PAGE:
THE COLLECTION OF THE 19TH CENTURY
In the thirties of the 19th century on the Serbian artistic stage appeared a generation of painters who introduced Biedermeier and Nazarene artistic programmes from Middle Europe. As a stylistic expression which deeply permeated into the then Serbian art, Biedermeier was most suitable for the wide circles of people who took care of themselves, their families and their homes.
In the changed social circumstances in which the middle class became the carrier of social changes, the family became the basic unit of the modern society and the main scene of private life. The consciousness of the importance of the family was confirmed and visualized by family portraits, the group ones as well as the ones showing individual family members. Family portraits showed the social status of the family, but at the same time, they were also private, and as such were an important part of the family cult.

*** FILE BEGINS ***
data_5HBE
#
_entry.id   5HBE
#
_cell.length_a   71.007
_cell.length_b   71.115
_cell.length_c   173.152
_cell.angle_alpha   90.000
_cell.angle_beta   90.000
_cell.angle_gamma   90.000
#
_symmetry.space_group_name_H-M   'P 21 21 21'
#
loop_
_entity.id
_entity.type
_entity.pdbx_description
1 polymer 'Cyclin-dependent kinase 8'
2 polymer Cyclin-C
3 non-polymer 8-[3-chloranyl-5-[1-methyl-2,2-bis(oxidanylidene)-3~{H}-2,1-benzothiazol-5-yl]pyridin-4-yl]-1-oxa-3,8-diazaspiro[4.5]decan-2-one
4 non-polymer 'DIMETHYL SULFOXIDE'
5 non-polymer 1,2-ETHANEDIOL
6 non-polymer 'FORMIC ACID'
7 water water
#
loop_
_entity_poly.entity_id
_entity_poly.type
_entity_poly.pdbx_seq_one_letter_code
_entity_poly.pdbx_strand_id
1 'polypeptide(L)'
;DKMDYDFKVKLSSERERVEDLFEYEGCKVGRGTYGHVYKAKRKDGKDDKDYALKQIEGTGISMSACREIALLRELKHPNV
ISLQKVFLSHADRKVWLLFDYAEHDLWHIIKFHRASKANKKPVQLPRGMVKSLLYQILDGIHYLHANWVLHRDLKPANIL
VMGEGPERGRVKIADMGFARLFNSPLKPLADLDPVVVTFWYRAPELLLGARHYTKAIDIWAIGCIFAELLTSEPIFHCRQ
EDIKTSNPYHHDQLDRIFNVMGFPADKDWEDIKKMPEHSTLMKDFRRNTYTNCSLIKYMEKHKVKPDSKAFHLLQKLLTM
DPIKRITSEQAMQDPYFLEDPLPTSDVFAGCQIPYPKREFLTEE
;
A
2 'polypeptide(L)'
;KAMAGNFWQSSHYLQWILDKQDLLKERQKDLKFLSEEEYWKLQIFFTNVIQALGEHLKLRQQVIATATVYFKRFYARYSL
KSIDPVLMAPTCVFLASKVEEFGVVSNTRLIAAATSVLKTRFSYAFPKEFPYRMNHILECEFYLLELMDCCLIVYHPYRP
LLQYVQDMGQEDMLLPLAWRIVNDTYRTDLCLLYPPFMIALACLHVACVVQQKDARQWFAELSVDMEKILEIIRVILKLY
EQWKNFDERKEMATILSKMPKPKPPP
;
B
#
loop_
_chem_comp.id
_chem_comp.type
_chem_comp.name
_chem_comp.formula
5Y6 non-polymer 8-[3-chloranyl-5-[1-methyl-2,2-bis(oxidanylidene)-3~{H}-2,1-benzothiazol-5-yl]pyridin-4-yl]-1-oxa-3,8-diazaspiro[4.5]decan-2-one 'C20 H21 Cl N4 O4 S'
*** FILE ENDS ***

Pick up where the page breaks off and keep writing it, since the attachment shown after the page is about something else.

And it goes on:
In addition to portraits, Biedermeier painting encompassed genre scenes and still life. The most significant representatives of Biedermeier expression in Serbian painting were Konstantin Danil and Nikola Aleksić.
Konstantin Danil (Lugoš, 1802 – Veliki Bečkerek, 1873) created the most valuable collection in Serbian Biedermeier painting. He devoted full attention to naturalistically real, almost tangible and tactile processing of the matter, textile, embroidery, jewellery, thereby bringing the mastery of lazur painting to perfection. Numerous representations of the middle class, precise details and minute technique give an insight into the spirit of the time in which they were created. Apart from portraits and religious paintings, which predominate in his painting, he also tried his hand at painting still lifes.
Nikola Aleksić (Stari Bečej, 1808 – Arad, 1873) created significant works of art in the sphere of religious and portrait painting. An important part of his portrait collection is a group of family and children portraits, which represent a unique genre unit in Serbian 19th century painting. The fact that there were portraits of children and the need to show the picture of a child in a middle-class interior testifies to changes in social beliefs and to new values, whereby the wealthy middle-class, traders` and clerical families were accepted and recognized.